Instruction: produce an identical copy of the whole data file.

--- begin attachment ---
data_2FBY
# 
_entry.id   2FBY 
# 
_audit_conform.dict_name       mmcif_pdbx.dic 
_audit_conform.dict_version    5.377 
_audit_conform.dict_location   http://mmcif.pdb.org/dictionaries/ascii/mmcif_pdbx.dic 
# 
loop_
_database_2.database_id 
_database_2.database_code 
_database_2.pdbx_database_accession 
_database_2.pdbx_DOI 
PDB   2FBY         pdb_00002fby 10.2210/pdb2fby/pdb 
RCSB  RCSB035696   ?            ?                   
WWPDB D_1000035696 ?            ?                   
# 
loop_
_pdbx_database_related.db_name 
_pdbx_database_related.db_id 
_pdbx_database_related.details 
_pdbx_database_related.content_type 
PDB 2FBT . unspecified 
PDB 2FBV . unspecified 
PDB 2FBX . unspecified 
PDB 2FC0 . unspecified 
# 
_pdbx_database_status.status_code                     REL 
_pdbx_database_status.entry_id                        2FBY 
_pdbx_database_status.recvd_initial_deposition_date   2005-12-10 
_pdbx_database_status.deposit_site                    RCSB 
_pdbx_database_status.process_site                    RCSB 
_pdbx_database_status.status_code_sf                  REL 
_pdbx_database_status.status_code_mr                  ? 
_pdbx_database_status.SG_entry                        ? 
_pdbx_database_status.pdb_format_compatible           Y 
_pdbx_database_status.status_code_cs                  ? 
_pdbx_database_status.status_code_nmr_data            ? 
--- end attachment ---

data_2FBY
# 
_entry.id   2FBY 
# 
_audit_conform.dict_name       mmcif_pdbx.dic 
_audit_conform.dict_version    5.377 
_audit_conform.dict_location   http://mmcif.pdb.org/dictionaries/ascii/mmcif_pdbx.dic 
# 
loop_
_database_2.database_id 
_database_2.database_code 
_database_2.pdbx_database_accession 
_database_2.pdbx_DOI 
PDB   2FBY         pdb_00002fby 10.2210/pdb2fby/pdb 
RCSB  RCSB035696   ?            ?                   
WWPDB D_1000035696 ?            ?                   
# 
loop_
_pdbx_database_related.db_name 
_pdbx_database_related.db_id 
_pdbx_database_related.details 
_pdbx_database_related.content_type 
PDB 2FBT . unspecified 
PDB 2FBV . unspecified 
PDB 2FBX . unspecified 
PDB 2FC0 . unspecified 
# 
_pdbx_database_status.status_code                     REL 
_pdbx_database_status.entry_id                        2FBY 
_pdbx_database_status.recvd_initial_deposition_date   2005-12-10 
_pdbx_database_status.deposit_site                    RCSB 
_pdbx_database_status.process_site                    RCSB 
_pdbx_database_status.status_code_sf                  REL 
_pdbx_database_status.status_code_mr                  ? 
_pdbx_database_status.SG_entry                        ? 
_pdbx_database_status.pdb_format_compatible           Y 
_pdbx_database_status.status_code_cs                  ? 
_pdbx_database_status.status_code_nmr_data            ? 